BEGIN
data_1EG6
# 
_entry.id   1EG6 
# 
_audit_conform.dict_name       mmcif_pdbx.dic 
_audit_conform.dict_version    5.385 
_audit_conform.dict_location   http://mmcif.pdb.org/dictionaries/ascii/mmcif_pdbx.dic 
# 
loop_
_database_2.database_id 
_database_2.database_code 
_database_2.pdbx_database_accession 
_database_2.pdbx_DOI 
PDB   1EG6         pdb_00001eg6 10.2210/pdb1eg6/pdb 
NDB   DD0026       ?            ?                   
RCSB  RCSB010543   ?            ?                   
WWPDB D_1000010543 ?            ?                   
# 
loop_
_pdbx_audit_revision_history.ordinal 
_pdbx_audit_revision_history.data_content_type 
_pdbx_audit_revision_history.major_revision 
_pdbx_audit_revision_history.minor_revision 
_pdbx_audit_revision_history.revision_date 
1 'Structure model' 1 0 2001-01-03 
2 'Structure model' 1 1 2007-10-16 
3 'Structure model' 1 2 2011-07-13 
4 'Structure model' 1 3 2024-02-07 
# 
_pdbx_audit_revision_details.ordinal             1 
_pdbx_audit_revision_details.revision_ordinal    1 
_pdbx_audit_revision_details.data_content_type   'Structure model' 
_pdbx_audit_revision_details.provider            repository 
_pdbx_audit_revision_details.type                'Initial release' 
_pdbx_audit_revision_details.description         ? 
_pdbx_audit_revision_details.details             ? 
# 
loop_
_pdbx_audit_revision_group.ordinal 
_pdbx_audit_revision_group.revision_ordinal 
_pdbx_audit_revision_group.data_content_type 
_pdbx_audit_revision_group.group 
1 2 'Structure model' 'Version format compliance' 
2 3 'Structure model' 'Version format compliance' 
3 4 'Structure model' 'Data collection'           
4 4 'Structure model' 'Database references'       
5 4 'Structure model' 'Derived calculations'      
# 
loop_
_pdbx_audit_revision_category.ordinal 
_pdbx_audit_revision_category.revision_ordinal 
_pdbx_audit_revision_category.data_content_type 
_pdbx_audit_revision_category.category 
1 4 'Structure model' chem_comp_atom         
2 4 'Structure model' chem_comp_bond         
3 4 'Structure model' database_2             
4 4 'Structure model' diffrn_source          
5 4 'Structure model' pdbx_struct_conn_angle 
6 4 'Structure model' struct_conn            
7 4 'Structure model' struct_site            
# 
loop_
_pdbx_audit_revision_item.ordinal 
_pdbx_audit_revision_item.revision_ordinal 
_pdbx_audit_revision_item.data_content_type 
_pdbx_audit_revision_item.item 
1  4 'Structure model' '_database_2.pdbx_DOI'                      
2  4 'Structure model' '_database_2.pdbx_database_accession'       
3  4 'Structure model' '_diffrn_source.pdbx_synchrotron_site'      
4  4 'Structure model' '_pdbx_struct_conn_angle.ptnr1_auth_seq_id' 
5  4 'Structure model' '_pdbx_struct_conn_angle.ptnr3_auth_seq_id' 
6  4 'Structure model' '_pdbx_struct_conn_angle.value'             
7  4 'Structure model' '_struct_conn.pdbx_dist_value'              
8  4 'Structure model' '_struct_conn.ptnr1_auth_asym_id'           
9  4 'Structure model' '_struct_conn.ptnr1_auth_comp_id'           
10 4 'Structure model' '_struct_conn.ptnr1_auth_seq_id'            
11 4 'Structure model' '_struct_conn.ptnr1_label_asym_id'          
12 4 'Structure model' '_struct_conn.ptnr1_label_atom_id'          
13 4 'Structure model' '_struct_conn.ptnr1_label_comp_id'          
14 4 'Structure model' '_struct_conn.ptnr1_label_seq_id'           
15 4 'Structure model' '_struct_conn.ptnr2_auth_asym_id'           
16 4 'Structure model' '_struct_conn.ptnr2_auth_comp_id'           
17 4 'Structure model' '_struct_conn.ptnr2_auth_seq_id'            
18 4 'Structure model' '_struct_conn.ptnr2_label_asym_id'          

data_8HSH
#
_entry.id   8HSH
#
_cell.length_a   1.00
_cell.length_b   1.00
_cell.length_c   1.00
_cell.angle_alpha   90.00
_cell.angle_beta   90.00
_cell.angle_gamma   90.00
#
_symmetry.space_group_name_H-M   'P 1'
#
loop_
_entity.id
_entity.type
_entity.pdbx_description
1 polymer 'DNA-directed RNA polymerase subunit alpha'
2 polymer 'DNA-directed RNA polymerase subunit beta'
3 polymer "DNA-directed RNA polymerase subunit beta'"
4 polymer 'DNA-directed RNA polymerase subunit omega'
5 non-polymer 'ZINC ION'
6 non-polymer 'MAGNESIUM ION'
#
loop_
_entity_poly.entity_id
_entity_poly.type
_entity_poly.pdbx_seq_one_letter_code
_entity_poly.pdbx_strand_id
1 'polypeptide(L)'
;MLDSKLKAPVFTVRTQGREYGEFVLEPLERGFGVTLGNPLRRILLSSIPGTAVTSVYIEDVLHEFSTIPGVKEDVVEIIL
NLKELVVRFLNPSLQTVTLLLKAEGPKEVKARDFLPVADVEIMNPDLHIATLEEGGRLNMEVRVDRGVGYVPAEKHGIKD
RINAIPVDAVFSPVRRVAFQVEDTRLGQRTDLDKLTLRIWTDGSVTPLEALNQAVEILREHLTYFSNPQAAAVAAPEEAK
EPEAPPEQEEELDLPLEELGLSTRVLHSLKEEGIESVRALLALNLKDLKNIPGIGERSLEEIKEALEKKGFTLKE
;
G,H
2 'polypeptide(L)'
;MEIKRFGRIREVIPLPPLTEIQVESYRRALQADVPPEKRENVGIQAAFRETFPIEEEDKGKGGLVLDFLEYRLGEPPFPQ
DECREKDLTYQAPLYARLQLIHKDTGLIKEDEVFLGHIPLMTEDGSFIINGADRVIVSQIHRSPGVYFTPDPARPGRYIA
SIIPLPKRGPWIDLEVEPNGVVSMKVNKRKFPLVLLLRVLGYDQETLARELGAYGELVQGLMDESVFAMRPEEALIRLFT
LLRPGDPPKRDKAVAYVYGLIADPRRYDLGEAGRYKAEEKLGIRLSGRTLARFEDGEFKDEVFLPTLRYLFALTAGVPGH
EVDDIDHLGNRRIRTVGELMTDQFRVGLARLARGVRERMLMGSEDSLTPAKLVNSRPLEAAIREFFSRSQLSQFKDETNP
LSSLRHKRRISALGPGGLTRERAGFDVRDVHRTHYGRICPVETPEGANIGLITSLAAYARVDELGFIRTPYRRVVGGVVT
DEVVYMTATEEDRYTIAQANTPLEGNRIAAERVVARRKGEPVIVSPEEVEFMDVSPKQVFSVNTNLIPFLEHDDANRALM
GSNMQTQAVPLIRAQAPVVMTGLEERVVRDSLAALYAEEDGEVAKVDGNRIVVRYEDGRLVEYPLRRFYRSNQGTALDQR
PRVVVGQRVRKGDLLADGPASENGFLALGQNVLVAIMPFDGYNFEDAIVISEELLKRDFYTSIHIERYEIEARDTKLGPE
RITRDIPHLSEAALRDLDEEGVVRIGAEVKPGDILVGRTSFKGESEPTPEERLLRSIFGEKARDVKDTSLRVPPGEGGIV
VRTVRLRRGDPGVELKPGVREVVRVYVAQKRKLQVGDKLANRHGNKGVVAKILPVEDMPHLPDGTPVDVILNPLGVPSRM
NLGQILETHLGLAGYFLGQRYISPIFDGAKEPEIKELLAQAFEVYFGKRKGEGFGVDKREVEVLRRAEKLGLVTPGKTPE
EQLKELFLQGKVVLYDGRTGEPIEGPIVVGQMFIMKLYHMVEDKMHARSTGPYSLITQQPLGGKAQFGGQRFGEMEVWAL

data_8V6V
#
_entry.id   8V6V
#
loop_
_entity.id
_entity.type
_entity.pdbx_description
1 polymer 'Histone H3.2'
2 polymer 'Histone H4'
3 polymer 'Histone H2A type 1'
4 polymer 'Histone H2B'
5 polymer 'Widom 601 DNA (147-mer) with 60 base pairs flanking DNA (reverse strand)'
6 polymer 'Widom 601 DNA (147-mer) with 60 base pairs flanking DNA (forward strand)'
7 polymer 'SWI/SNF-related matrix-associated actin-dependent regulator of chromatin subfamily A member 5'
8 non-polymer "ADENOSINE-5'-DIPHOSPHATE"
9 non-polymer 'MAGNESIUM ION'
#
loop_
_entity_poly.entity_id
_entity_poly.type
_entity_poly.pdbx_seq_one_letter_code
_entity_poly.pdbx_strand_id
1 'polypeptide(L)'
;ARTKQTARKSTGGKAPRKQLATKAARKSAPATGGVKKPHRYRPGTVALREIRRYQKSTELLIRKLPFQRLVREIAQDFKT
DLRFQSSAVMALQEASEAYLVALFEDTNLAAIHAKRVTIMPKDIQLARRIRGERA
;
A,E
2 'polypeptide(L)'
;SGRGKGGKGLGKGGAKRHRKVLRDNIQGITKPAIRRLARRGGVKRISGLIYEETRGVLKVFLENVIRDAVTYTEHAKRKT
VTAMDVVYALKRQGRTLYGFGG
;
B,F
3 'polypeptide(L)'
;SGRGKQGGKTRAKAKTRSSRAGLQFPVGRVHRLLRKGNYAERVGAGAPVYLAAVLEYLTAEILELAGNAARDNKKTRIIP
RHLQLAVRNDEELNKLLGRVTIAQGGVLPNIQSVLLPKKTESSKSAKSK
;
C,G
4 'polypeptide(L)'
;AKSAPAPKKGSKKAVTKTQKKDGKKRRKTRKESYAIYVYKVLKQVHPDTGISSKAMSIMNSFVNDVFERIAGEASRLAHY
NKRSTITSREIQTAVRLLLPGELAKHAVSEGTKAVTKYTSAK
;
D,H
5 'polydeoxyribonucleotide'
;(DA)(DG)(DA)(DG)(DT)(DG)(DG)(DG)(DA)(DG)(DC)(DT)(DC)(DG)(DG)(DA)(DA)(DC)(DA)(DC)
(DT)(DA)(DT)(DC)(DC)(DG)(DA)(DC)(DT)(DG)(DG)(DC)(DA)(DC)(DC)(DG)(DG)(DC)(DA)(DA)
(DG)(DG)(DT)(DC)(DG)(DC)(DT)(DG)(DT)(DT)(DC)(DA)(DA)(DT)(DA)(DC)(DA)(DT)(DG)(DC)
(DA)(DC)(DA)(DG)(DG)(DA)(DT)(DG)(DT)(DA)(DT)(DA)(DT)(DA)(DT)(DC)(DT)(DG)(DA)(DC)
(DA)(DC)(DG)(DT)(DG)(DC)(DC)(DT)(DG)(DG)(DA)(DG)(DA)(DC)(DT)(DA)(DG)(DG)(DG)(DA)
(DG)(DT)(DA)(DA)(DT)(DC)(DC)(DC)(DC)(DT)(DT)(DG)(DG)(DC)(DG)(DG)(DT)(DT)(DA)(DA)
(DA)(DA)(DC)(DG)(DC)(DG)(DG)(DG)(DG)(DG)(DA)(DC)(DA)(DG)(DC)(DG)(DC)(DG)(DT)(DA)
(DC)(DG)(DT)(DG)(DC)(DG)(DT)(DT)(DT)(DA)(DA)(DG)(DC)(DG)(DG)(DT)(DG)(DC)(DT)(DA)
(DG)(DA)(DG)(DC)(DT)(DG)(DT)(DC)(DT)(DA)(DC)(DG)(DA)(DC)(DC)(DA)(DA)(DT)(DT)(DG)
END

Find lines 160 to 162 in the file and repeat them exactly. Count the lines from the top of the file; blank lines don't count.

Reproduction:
DLRFQSSAVMALQEASEAYLVALFEDTNLAAIHAKRVTIMPKDIQLARRIRGERA
;
A,E